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Review: Her Loss

by | Jan 31, 2023 | Opinions | 0 comments

Drake’s music has become the soundtrack of 2022. His album Honestly, Nevermind was released in June, and now his new surprise collaboration album with 21 Savage, Her Loss, was released in November. A week after being released, the song, “Rich Flex,” has already been made into a meme due to the interesting ways Drake calls to 21 Savage. The internet is tearing him apart in the most light-hearted way, especially on TikTok.

The first couple of songs didn’t do much. Although “Rich Flex” has the most streams on Spotify, it’s a weak intro to the album. The opera-sounding sample gets old pretty quickly, and the lines don’t showcase either Drake or 21 Savage’s full talent. Their interpolation of Megan Thee Stallion’s “Savage” is also quite corny, and I don’t enjoy listening or singing along to that part especially. The second track on the album, “Major Distribution,” starts off with a sweet, auto-tuned piano ballad that is interrupted by one of the most rigid and annoying beats I’ve ever heard. The 808s barely sound mastered, and Drake and 21 Savage’s lines don’t stand out. “BackOutsideBoyz” has the first intriguing beat on the album. It’s a nostalgic, smooth synth remix but is quickly ruined by a heavily auto-tuned Drake that sounds like he sampled a pubescent voice note from his Degrassi days. “Treacherous Twins” is another frankly bad song; from the dull beat to the chorus, it sounds like Drake just learned a big word and wanted to use it.

While many of the tracks on this album stand by being quite awful, a number of them are really good. For example, Drake’s chorus in “Spin Bout U” has constantly been stuck in my head. The sample is nice to listen to, and 21 Savage’s first verse gets me hyped from the jump. Drake’s verse is also super satisfying in contrast to 21’s raspier voice. Additionally, the deep synths in “Hours in Silence” caught my ear instantly. It gets me feeling super relaxed and warm, like a smooth-sailing journey through space. I find myself coming back to the song frequently, especially while driving late at night. In the coming cold months, this will be one that will make me feel surrounded by warm synths in my car. In these tracks, Drake and 21 Savage exhibit a smooth back-and-forth flow on top of some already polished samples.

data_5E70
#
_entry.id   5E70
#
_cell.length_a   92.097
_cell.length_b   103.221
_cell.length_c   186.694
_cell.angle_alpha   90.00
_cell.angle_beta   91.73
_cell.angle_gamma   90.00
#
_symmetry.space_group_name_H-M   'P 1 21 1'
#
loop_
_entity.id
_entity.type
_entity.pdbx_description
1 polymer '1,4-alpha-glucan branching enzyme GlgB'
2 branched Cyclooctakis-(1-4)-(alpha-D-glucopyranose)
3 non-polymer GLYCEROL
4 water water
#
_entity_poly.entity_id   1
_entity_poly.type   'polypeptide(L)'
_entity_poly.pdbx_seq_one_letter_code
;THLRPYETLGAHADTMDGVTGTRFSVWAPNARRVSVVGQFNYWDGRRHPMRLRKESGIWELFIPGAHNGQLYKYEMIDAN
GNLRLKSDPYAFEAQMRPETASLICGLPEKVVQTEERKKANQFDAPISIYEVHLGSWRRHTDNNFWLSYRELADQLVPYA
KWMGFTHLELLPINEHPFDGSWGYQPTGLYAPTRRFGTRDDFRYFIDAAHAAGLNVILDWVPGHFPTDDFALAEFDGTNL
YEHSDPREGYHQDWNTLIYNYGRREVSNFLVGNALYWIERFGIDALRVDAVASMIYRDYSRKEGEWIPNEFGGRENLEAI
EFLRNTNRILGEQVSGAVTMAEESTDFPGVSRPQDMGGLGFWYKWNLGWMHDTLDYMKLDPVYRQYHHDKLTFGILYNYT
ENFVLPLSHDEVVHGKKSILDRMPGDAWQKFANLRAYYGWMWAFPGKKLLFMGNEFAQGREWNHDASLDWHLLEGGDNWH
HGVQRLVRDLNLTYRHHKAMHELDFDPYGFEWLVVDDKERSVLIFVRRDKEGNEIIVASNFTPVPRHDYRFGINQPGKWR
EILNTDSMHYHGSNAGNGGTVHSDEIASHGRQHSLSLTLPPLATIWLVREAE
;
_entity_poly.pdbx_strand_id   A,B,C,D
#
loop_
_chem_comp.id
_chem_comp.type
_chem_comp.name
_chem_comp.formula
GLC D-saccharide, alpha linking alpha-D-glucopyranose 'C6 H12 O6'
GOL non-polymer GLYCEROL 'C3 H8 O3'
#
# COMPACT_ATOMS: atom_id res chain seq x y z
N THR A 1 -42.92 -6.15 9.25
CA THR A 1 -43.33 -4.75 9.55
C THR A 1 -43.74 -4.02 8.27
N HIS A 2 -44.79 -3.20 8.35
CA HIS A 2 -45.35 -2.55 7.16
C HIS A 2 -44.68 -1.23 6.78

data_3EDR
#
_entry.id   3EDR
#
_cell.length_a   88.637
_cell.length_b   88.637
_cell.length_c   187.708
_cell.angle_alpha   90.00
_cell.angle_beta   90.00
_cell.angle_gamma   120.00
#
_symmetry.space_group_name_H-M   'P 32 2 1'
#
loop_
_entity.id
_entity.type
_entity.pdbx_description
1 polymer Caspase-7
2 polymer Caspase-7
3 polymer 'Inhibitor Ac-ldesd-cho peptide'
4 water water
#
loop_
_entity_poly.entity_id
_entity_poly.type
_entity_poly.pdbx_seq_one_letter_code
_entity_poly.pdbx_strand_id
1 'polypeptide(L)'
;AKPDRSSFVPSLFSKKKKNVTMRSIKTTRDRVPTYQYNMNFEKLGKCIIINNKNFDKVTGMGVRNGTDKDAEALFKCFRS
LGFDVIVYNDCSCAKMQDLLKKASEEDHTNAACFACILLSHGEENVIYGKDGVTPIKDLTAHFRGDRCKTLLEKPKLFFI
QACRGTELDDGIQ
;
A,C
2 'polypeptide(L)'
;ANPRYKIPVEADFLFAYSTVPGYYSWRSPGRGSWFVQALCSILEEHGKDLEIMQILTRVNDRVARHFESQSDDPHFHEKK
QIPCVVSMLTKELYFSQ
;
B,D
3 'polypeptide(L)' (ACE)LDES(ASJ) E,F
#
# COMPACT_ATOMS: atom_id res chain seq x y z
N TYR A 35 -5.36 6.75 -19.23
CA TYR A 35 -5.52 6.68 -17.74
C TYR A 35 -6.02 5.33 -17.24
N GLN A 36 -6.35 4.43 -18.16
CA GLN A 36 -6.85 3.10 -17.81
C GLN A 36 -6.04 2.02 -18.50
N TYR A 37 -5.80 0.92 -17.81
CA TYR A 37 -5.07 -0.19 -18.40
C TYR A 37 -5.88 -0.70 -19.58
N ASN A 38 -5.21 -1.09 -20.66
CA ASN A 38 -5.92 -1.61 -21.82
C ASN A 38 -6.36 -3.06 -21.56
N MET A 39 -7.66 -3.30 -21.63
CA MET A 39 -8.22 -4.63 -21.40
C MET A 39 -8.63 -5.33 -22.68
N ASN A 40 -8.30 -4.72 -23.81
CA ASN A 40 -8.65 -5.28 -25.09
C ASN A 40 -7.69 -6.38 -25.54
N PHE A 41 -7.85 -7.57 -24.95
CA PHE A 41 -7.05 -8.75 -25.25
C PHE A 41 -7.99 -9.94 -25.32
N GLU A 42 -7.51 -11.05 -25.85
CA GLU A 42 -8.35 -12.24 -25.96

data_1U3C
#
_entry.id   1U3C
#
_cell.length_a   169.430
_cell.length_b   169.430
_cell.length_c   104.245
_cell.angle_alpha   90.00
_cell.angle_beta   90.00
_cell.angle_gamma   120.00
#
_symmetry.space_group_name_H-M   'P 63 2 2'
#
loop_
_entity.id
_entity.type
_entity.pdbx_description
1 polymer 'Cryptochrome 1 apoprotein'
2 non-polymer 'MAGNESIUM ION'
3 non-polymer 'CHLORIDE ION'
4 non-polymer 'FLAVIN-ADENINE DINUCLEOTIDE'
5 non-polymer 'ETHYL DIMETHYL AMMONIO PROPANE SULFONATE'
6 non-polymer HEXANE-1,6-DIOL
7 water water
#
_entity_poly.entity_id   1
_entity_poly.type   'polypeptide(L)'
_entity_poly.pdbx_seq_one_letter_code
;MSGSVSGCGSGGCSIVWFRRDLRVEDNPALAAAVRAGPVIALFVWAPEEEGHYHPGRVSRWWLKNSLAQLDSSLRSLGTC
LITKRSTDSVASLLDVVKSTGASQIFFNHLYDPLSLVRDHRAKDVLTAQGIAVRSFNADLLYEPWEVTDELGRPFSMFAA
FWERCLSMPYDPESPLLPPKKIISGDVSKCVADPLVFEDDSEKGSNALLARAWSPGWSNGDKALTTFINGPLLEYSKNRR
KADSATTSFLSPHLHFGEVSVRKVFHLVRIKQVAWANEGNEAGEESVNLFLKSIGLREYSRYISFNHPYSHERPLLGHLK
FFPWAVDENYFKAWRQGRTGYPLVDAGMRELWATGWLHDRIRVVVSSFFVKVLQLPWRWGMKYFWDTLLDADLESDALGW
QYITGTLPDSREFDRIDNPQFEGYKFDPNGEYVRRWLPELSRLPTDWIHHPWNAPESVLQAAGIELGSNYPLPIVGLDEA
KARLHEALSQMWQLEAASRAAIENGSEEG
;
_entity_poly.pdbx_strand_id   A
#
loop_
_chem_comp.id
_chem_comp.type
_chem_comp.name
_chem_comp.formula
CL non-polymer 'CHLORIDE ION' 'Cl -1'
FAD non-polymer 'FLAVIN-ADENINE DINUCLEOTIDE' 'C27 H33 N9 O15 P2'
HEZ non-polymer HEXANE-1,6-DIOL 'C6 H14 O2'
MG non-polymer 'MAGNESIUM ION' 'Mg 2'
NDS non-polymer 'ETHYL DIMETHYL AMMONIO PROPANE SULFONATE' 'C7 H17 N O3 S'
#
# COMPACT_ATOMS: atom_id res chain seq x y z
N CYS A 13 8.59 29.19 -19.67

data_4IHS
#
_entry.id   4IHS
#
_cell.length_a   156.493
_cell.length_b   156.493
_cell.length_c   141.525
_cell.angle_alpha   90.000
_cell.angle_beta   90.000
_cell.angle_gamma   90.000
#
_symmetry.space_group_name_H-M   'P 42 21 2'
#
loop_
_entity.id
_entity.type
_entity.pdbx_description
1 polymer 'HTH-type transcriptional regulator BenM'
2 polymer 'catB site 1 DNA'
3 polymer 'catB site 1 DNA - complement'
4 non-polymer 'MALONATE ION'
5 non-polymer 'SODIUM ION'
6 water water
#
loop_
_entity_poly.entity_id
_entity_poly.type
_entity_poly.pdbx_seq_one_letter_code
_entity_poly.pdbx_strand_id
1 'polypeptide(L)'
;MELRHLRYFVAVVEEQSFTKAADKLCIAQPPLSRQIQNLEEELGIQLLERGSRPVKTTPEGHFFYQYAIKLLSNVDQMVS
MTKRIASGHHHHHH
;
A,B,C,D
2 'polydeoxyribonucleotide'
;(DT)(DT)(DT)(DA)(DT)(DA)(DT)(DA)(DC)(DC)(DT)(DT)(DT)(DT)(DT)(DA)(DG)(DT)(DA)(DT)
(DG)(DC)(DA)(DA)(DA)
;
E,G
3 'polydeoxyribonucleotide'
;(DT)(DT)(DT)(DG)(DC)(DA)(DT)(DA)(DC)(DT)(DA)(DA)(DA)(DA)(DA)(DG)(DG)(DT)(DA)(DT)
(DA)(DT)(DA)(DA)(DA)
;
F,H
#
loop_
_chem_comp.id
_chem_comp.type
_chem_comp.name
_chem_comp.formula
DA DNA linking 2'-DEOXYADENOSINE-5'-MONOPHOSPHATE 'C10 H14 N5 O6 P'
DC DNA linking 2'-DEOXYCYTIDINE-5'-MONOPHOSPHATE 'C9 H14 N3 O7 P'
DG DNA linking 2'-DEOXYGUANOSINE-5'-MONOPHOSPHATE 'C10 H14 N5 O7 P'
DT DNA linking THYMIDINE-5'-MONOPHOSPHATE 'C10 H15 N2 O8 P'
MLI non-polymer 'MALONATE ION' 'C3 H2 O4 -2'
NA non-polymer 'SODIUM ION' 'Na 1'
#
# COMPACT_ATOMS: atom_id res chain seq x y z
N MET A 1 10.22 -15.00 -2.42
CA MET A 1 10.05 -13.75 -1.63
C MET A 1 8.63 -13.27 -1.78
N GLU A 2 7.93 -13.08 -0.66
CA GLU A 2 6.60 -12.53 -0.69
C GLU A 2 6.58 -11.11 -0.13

Among the handful of good songs, “Circo Loco” samples a familiar “One More Time” by Daft Punk while also providing a fresh beat. Drake and 21’s verses have a quick, hyped flow, but I can only tolerate Drake’s auto-tune because it fits with the sample. However, Drake has already stirred up controversy in this song by supposedly referencing Megan Thee Stallion and calling her out for lying about being shot by Tory Lanez in 2020 (AV Club). As well he calls out other women lying about their botox, which he and his producers deny (Complex). Not so classy. Drake entered the summer with new chill house beats, but now it seems he’s ready to heat things up again. What fun is the music industry without a bit of drama?

“Middle of the Ocean” is also one of my favourites, sonically, with the soulful sample and warm, summer-like chirps. It seamlessly transitions into the beautiful violin of “Cry Together” by The O’Jays. It’s a complete, confident, feel-good song that I’ll be playing at full volume on the first day of spring. The only feature on the album is Travis Scott on “Pussy & Millions.” I can see it eventually becoming a classic track. The flows are great, the transitions are smooth, and the majestic, almost medieval sample mixes well with Travis’ classic bass-heavy verses. 21 Savage’s solo track, “3AM on Glenwood,” is easily the most underrated song on the whole album with it having the least amount of streams on Spotify. It reminds me much of a chill, 2000s Ne-Yo type of beat topped off by some exceptional bars by 21.

Overall, Her Loss was an okay album. It has many horrible tracks balanced out by just as many personally acclaimed ones. Those few are the ones I will probably be listening to for years. Her Loss is definitely worth listening to once all the way through, but you’ll likely pick the best ones to listen to exclusively as the rest of the album remains largely forgettable.

David Gaina

The Griff


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